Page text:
More than 1,000 infants not registered at doctors in Mansfield and Ashfield

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More than 1,000 babies and small children in Mansfield and Ashfield are not registered with a doctor, and could potentially be missing life-saving health checks.

Doctors have warned children could be at risk of missing out on key vaccinations and checkups because their parents haven’t signed them up with a surgery.

NHS figures show there are 11,029 newborns and children under five registered with GP practices in the NHS Mansfield and Ashfield Clinical Commissioning Group area.

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However, the latest ONS figures put the number of children aged four and under in the CCG’s area at 12,067.

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This means around 1,040 children are not on a GP’s register.

Professor Russell Viner, president of the Royal College of Paediatrics and Child Health, has urged parents to ensure their children are registered.

He said: “I find it deeply concerning that so many children appear to be unregistered with a GP, at a time where we are seeing an emergence of preventable and deadly diseases such as the measles, record levels of childhood obesity and its associated conditions.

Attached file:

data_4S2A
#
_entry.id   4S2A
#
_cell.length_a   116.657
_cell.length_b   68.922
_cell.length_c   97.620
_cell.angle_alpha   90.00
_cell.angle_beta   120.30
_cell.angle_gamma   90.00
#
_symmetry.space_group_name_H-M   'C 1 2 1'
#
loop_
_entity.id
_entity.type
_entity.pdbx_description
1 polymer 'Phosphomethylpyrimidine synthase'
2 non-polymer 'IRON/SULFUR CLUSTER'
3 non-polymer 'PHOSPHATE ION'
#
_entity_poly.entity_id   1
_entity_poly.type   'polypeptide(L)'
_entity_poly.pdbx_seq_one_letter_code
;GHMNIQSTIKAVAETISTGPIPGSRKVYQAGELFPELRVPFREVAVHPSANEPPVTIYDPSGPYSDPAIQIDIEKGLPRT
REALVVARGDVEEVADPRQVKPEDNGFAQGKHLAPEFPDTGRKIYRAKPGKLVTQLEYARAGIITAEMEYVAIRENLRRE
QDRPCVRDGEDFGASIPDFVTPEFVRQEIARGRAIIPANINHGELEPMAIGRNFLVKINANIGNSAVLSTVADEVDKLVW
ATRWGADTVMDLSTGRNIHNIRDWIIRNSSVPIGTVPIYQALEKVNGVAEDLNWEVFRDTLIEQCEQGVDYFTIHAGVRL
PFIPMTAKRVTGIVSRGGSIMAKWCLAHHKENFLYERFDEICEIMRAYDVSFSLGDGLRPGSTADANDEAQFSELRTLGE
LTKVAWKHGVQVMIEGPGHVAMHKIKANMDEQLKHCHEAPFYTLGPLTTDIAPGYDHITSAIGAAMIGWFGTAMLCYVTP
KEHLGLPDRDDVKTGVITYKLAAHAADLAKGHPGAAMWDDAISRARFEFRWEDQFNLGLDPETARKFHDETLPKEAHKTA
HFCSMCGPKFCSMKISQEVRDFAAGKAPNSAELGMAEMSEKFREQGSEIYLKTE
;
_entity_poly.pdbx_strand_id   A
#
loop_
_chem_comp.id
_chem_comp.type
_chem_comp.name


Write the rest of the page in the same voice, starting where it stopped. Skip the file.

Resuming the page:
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“Also about 34 per cent of all child deaths in the UK considered avoidable – the vast majority of which are in infancy.”

The NHS offers regular health checks for babies until they are two years old, to monitor their development.

They are also given a personal child health record, known as a red book, in which parents and health professionals keep a log of their vaccinations and measurements.

A spokesman for NHS England in the Midlands said: “Registering your child with a GP as soon as possible after birth will help to give them the best start in life.

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“It’s easy to do and local councils give parents the forms they need when they visit to register a birth.

“Pregnant women are assigned a health visitor by their midwives.

“These public health professionals support parents of zero to five-year-olds and will talk to them about the health benefits of registering their child with a GP at the earliest opportunity.”

The figures suggest that. in 2017-18, just 87 per cent of children in England had received both the recommended MMR jabs - which protects against measles, mumps and rubella - by the time they turned five.

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Professor Viner added: “Registering a child with a doctor can be life saving or at the very least, life changing.

“It will mean parents get important vaccination and health check reminders, their child’s weight and development monitored and concerns acted upon quickly.

“If required, access to specialist NHS healthcare can be arranged.

“I urge all parents to register their child with their local GP and, if unsure, visit to find out more.”